So I see Jane Austen as going _directly_ to those more reliable Biblical sources (Mark, Matthew and Luke)----very consciously bypassing the hypocritical edicts of the "Pharisees" who ran and manned the Church of England during her own lifetime, which gave aid, comfort and direction to the subjugation of Englishwomen----and JA instead derived her own highly personal sense of Christianity from that authentic Jesus, and from other Biblically infused writings which gave her moral and spiritual sustenance, including secular poets (most of all Shakespeare) and novelists. And she shows us all of this in her writings.
[Christy] "While reading through her frustrations, disappointments, cutting hyperbole and fancifulness, my experience of her letters (and novels) also brings up a feeling for Jane Austen’s innocence, which has been protected, and
> which lives alongside a religious certainty. It was a creative and enclosed life which faced the rigors of mortality, and its punishments -which were enforced as a given."
And to me, that is a completely fanciful projection on your part. You've pre-decided this is who JA was, and you read everything through that lens, and just toss away the stuff (e.g., in certain of JA's letters) that simply doesn't fit--which is a lot!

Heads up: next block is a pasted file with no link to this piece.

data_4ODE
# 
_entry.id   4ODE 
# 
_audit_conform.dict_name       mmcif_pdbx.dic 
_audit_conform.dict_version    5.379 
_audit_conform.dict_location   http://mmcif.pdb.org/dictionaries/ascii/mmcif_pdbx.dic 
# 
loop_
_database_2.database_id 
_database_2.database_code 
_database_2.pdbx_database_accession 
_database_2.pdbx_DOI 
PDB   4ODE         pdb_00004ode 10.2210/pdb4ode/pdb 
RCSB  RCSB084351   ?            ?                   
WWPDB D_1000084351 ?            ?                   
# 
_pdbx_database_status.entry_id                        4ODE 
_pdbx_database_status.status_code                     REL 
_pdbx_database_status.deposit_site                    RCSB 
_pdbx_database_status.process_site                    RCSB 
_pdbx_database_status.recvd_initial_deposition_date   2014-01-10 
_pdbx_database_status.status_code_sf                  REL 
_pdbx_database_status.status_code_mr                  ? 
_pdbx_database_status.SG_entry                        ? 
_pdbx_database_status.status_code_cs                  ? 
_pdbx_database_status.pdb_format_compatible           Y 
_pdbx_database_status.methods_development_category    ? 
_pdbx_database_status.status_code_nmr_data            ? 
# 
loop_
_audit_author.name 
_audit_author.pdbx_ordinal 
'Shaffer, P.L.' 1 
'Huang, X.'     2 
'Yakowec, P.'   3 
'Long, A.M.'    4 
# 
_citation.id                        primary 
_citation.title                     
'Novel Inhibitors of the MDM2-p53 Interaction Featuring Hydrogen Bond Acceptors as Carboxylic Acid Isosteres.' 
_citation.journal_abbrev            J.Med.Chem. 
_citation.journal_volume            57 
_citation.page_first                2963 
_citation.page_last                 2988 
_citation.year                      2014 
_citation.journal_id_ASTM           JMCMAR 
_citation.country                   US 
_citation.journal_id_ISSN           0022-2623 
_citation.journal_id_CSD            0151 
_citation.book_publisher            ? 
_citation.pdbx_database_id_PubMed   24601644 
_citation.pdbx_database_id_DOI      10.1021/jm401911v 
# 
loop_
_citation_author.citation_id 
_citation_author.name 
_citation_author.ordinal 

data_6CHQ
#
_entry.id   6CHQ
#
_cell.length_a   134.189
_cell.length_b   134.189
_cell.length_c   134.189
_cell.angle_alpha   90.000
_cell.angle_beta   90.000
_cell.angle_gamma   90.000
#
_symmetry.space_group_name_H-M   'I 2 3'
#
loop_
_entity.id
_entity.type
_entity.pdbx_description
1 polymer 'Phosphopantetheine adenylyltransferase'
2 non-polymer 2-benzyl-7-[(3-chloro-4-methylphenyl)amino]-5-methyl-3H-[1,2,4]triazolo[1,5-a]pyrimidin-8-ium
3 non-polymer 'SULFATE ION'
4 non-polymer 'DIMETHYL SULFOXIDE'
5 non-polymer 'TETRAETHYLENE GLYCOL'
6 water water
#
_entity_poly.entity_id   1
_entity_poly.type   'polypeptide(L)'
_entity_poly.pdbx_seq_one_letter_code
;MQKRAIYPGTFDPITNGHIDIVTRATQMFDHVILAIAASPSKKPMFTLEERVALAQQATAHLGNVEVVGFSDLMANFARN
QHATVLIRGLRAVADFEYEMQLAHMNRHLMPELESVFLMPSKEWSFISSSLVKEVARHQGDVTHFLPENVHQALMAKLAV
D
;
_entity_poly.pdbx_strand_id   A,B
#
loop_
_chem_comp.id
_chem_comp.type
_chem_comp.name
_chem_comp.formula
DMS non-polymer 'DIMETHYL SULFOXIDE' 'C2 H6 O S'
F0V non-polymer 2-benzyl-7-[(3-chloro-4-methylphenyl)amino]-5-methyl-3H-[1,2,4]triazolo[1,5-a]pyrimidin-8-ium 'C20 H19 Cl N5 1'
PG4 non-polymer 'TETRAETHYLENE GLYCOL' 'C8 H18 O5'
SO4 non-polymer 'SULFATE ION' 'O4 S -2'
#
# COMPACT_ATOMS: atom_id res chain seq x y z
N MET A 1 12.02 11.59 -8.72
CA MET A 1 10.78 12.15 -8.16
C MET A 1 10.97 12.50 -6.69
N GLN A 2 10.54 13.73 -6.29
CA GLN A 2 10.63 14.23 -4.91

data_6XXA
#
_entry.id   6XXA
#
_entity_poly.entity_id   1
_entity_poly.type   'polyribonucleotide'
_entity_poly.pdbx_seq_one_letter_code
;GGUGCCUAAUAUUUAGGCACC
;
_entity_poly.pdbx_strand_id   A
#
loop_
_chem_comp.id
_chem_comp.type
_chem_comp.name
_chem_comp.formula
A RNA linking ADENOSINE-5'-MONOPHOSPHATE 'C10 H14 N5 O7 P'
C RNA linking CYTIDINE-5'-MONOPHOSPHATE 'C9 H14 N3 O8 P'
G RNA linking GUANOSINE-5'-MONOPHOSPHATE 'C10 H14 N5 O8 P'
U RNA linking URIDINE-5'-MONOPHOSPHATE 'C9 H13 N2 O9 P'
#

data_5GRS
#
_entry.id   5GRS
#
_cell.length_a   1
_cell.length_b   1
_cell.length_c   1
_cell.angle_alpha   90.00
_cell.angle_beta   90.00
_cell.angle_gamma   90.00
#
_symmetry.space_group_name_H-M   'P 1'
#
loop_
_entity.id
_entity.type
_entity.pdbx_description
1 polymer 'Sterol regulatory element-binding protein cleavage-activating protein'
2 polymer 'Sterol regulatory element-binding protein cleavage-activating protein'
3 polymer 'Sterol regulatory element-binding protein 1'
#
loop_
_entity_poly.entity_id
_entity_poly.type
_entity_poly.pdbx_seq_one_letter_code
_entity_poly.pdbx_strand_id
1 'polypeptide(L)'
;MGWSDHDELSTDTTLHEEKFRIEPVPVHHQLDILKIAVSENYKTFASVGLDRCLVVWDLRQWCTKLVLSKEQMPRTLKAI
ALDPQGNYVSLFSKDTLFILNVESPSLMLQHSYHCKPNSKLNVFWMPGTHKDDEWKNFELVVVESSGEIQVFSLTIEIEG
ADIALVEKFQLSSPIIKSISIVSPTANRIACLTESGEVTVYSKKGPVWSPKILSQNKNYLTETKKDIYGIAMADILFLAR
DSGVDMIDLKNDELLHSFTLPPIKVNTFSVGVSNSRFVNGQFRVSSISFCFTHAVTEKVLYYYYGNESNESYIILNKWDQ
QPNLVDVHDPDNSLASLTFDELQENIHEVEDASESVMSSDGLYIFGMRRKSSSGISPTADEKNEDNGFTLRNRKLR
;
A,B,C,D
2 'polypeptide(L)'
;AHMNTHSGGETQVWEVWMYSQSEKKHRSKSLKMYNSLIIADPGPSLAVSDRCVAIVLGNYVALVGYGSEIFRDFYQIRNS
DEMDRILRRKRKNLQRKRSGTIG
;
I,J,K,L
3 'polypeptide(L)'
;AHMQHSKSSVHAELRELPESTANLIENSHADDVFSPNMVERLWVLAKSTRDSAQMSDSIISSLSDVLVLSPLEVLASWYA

[Christy] From my perspective, a much more objective and disinterested reading of the letters and novels, will continue to produce more evidence to support a solid Christian framework living within the natural human mixtures of contradiction and complexity."
And I claim that you are very _subjective_ in your readings!
"Attaching radical dimensions to Jane Austen’s life may be provocatively interesting to some modern minds; and the raising of the ordinary ‘paradigm’ into a more extraordinary otherness, so that a being radically different arises and is discovered, might attract some controversy and stimulating conversation; yet, all of this, for me, does not ring true to my spirit, and growing understanding of Jane Austen."
It is interesting that you keep repeating those same general statements (including only two days ago) every time someone brings forward fresh evidence that contradicts them.
And my response remains that I perceive a radical feminist _Christian_ sensibility everywhere in Jane Austen's writings, which I have not imposed from the future, but which was of its own time--look, e.g., at the writings of Wollstonecraft, Mary Hays, Godwin, and other radical thinkers of her day.
The Commandery: a Thousand Years of History
18 hours ago